The Appliance Office of the Energy Commission's Efficiency Division is providing a series of informational webinars to review current compliance and enforcement requirements under California's Title 20 Appliance Efficiency Regulations. Topics include: What is regulated?; How to certify a regulated appliance; Using the appliance efficiency database; and the Energy Commission's enforcement authority. All stakeholders involved with the sale of regulated appliances in California are encouraged to attend including manufacturers, importers, distributors, retailers, and third party certifiers.
This webinar is scheduled for 10 a.m. - 11 a.m. on May 19, 2015 (also being offered on June 10 and June 23, 2015 under separate, unique meeting numbers).
VIA COMPUTER: For the May 19, 2015 webinar go to https://energy.webex.com and enter the unique meeting number: 927 734 585. When prompted, enter your name and the following meeting password: T20@10AM.
The "Join Conference" menu will offer you a choice of audio connections:
1. To call into the meeting: Select "I will call in" and follow the on-screen directions.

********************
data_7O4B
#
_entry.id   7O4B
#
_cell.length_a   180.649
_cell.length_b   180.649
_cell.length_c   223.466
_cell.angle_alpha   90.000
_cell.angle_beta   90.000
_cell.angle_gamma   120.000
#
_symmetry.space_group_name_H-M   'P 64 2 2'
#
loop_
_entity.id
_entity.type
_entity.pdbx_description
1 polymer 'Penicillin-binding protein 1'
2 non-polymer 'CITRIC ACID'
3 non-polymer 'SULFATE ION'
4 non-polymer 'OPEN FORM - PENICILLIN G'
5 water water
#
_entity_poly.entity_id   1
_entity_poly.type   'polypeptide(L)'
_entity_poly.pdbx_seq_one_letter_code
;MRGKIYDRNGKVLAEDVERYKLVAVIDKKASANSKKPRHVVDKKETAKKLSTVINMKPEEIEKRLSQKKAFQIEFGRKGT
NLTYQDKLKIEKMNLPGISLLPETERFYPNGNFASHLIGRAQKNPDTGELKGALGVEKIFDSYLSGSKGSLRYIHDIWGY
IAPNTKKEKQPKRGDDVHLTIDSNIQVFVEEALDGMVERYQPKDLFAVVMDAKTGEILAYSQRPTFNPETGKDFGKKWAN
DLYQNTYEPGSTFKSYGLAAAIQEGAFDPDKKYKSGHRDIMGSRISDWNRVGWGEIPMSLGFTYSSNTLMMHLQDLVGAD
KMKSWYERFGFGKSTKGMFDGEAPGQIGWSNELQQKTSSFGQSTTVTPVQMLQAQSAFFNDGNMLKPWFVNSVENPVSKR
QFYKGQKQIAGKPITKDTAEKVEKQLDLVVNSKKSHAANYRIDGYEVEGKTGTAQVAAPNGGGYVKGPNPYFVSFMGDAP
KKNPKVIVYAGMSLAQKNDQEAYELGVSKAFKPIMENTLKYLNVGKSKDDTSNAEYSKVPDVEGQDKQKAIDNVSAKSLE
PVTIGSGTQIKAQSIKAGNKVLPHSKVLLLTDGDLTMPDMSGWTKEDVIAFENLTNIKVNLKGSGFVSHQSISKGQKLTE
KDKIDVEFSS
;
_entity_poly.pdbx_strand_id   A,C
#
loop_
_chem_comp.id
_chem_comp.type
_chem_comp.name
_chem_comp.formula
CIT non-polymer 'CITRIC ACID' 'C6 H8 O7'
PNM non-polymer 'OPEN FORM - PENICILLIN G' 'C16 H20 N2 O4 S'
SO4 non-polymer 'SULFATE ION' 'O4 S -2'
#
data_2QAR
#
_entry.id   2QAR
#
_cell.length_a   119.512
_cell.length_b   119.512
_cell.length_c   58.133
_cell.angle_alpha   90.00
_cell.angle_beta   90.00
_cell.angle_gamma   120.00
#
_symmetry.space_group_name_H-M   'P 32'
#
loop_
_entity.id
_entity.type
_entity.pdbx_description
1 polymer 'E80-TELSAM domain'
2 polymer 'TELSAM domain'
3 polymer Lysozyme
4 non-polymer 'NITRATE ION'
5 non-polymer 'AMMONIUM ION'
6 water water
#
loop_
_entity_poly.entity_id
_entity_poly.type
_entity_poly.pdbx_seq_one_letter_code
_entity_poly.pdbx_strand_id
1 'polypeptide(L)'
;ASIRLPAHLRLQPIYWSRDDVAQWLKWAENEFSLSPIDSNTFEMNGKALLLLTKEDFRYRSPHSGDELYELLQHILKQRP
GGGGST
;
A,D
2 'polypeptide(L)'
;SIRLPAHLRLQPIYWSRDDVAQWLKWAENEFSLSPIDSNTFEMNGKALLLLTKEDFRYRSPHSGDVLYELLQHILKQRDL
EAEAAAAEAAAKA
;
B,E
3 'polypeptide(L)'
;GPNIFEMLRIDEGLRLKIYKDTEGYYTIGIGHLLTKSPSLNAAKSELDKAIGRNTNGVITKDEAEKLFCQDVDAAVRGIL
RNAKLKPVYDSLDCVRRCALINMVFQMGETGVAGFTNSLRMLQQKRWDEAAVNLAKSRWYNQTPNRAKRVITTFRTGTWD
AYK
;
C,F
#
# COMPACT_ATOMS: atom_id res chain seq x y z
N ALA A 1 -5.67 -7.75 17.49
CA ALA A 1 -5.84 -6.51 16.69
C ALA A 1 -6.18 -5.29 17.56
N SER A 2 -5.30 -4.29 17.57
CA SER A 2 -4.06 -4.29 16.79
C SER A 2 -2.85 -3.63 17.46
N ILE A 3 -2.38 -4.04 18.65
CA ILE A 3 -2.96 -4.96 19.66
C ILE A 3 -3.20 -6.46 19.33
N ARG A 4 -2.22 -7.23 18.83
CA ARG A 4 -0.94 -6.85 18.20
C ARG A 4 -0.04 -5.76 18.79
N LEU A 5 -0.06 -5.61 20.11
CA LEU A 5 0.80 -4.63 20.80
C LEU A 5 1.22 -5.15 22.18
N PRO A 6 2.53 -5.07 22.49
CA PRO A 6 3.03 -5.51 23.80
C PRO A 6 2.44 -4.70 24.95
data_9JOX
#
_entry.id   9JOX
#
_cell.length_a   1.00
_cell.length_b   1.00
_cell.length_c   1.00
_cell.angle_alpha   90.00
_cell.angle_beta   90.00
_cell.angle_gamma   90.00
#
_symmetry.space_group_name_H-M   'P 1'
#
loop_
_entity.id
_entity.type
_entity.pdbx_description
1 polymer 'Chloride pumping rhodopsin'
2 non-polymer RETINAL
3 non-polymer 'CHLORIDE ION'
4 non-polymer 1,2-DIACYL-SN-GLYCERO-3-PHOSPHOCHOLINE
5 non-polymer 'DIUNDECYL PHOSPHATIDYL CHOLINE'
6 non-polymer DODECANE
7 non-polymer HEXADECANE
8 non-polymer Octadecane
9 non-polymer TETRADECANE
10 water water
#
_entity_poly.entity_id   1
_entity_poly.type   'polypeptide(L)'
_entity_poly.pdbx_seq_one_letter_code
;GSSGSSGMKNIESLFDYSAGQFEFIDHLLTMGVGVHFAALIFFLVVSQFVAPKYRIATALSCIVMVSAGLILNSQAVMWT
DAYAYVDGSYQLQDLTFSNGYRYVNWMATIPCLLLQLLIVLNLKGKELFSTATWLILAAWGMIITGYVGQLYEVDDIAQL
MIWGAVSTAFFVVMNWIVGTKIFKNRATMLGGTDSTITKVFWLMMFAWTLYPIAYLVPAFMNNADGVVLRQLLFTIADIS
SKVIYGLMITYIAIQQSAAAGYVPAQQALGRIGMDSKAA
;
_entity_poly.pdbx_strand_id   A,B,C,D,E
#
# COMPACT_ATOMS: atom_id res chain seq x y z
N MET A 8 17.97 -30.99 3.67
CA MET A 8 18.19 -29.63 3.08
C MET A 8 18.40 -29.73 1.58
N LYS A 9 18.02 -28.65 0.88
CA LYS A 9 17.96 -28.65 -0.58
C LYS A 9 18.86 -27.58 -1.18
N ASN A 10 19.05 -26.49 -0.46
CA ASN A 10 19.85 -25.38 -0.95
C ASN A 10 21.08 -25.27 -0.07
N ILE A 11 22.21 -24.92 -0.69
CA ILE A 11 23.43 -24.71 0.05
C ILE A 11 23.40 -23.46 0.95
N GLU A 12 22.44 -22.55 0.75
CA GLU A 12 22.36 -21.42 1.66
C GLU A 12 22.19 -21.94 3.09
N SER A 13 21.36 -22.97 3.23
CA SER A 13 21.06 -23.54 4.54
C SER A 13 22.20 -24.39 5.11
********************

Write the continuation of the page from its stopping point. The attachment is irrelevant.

2. International Attendees: Click on the "Global call-in number" link.
3. To have WebEx call you: Enter your phone number and click "Call Me."
4. To listen over the computer: If you have a broadband connection, and a headset or a computer microphone and speakers, you may use VolP (Internet audio) by going to the Audio menu, clicking on "Use Computer Headset," then "Call Using Computer."
VIA TELEPHONE ONLY (no visual presentation): Call 1-866-469-3239 (toll-free in the U.S. and Canada). When prompted, enter the unique meeting number: 927 734 585.
VIA MOBILE ACCESS: Access to WebEx meetings is available from your mobile device. To download an app, go to www.webex.com/products/web-conferencing/mobile.html.
If you have difficulty joining the meeting, please call the WebEx Technical Support number at 1-866-229-3239. Please be aware that the meeting's WebEx audio and on-screen activity may be recorded.